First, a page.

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Senate keeps nominees waiting

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By Al Kamen
Friday, April 30, 2010

The good news for Democrats these days is that, with the health-care overhaul done, the Senate is moving on financial reform and then maybe to climate change and even immigration reform. The bad news, for administration nominees waiting to be confirmed, is that the Senate's ambitious legislative agenda means the nominees may well have to wait a while longer.

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There was a mini-breakthrough a month ago when President Obama used his recess-appointment authority to put 15 nominees into their jobs. Senate Majority Leader Harry M. Reid (D-Nev.) also picked up the needed 60 votes to break Republican holds on three nominees -- D.C. Superior Court pick Marisa DeMeo, who was nominated in March 2009, and two federal judges were confirmed.

But with the Senate trying to move at warp speed these days -- and the GOP still working the brakes -- don't look for a lot of action on the confirmation front for a while.

As it stands, 15 nominees are being considered on the Senate floor for positions included in our Head Count at washingtonpost.com. But that doesn't include 23 federal judges (some dating to November), federal prosecutors, and some members of boards and commissions, for a total of 84, all twisting slowly, slowly . . .

No word on strawberries

About 100 or so lawyers at the Federal Energy Regulatory Commission are in the midst of a move and will become the first tenants in a new building a couple of blocks down from the headquarters on First Street NE. Since FERC regulates electricity, natural gas and oil transmission, the commission appears most anxious that its offices meet the independent U.S. Green Building Council's certification standards.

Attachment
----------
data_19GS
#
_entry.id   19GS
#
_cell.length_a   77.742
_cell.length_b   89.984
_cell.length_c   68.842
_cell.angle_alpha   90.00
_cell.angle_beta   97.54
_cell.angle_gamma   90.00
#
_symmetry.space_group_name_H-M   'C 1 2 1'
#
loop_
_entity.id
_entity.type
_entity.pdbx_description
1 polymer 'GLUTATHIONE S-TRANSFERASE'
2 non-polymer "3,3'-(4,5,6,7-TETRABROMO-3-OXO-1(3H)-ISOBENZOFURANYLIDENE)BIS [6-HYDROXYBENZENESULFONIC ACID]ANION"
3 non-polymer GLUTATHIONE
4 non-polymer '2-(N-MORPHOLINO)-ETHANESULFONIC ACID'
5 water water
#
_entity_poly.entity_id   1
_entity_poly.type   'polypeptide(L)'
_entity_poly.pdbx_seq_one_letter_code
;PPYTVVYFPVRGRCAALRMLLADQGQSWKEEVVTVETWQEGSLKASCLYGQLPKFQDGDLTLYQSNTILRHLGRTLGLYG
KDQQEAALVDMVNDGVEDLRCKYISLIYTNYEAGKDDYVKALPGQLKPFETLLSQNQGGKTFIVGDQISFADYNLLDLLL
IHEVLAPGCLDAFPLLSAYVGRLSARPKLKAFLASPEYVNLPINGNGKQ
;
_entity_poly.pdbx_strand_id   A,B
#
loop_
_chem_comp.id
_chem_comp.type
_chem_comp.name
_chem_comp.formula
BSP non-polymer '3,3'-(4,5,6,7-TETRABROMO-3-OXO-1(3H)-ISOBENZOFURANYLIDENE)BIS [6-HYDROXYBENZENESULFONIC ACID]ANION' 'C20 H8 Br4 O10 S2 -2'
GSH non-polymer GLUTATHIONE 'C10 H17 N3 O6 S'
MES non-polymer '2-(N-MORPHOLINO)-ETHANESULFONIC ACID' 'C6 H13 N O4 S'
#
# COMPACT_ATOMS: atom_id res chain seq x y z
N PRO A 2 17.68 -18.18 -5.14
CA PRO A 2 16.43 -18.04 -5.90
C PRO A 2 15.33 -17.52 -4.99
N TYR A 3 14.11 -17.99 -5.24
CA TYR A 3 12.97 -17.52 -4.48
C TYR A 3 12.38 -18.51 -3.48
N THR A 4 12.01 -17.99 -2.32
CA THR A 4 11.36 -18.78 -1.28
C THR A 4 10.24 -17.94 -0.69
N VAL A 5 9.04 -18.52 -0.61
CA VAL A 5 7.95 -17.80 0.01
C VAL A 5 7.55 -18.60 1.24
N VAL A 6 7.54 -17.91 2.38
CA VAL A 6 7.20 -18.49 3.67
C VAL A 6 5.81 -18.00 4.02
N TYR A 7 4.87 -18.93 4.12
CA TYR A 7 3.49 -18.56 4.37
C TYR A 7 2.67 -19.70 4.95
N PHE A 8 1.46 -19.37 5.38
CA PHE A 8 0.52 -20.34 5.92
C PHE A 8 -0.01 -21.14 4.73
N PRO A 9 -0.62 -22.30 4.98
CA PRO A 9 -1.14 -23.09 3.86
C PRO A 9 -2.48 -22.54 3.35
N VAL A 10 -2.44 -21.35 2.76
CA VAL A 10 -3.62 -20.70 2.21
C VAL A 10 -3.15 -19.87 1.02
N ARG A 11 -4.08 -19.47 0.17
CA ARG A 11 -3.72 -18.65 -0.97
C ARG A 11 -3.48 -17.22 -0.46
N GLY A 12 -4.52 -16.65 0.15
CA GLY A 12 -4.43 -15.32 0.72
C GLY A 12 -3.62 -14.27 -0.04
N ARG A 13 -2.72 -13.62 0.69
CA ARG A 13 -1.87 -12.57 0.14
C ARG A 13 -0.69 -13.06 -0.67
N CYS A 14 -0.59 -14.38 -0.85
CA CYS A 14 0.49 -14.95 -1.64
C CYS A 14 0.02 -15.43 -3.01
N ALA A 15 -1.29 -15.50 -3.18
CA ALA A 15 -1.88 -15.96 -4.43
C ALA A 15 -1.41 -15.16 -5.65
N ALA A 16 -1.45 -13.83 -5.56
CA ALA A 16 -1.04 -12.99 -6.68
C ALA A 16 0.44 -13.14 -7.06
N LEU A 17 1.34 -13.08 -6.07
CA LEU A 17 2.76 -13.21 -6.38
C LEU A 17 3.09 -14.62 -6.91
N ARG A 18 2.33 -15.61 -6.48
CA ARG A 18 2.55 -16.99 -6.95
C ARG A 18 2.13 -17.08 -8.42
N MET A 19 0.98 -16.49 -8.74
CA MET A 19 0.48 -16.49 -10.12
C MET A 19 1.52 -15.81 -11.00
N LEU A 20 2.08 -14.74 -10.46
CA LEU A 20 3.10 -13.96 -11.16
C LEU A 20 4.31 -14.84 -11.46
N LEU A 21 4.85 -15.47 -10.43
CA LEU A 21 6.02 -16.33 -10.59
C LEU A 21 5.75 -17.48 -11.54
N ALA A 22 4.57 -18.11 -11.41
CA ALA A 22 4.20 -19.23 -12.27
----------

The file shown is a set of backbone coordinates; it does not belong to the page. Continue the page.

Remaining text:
"FERC is subject to unannounced inspections at any time to ensure that all" the standards are met, a move notice explained, so the office site must be "clean and orderly all day, every day." Deviation "from the plan to reduce paper waste and personal items," the instructions say, "will risk our . . . certification."

They assume, correctly, that lawyers are highly skilled deviators, so the "Move Do's and Don'ts Guide" is specific: "Prohibited items: Air Purifiers; clock radios and docking stations; coffee grinders; coffee makers; fans of any size; heaters of any size; humidifiers of any size; lamps of any kind; microwaves; personally owned printers; refrigerators; tea pots of any size; toasters; water coolers."

You're advised not to take personal books and documents with you on the move. And forget about the plants.

"Foliage will be strictly monitored within the [new] space due to requirements stipulated by the level of . . . certification," the instruction says. But a "reasonable amount of small plants are permitted on window sills. Plants are not permitted in common use spaces such as the reception areas." Take home "excess plants." (Loop warning: Small plants have a tendency to grow. You'll want to keep the pruners handy.)

Also, we're told there'll be no electric pencil sharpeners. Switch to mechanical pencils, or maybe bring a small knife to whittle a decent point. "No electronic tea makers will be allowed, tea can be made utilizing water and the microwaves provided." By implication, you're allowed a cup and maybe a saucer, possibly some sugar.

And a long tradition of gathering to gossip at the water cooler is over. "No water coolers will be allowed" in the new space, the guide says, because of certification standards. But "each [approved] refrigerator is equipped with a filtered water spout on the inside to resolve this issue."

So, as soon as that formaldehyde-like smell dissipates, let's meet by the fridge?


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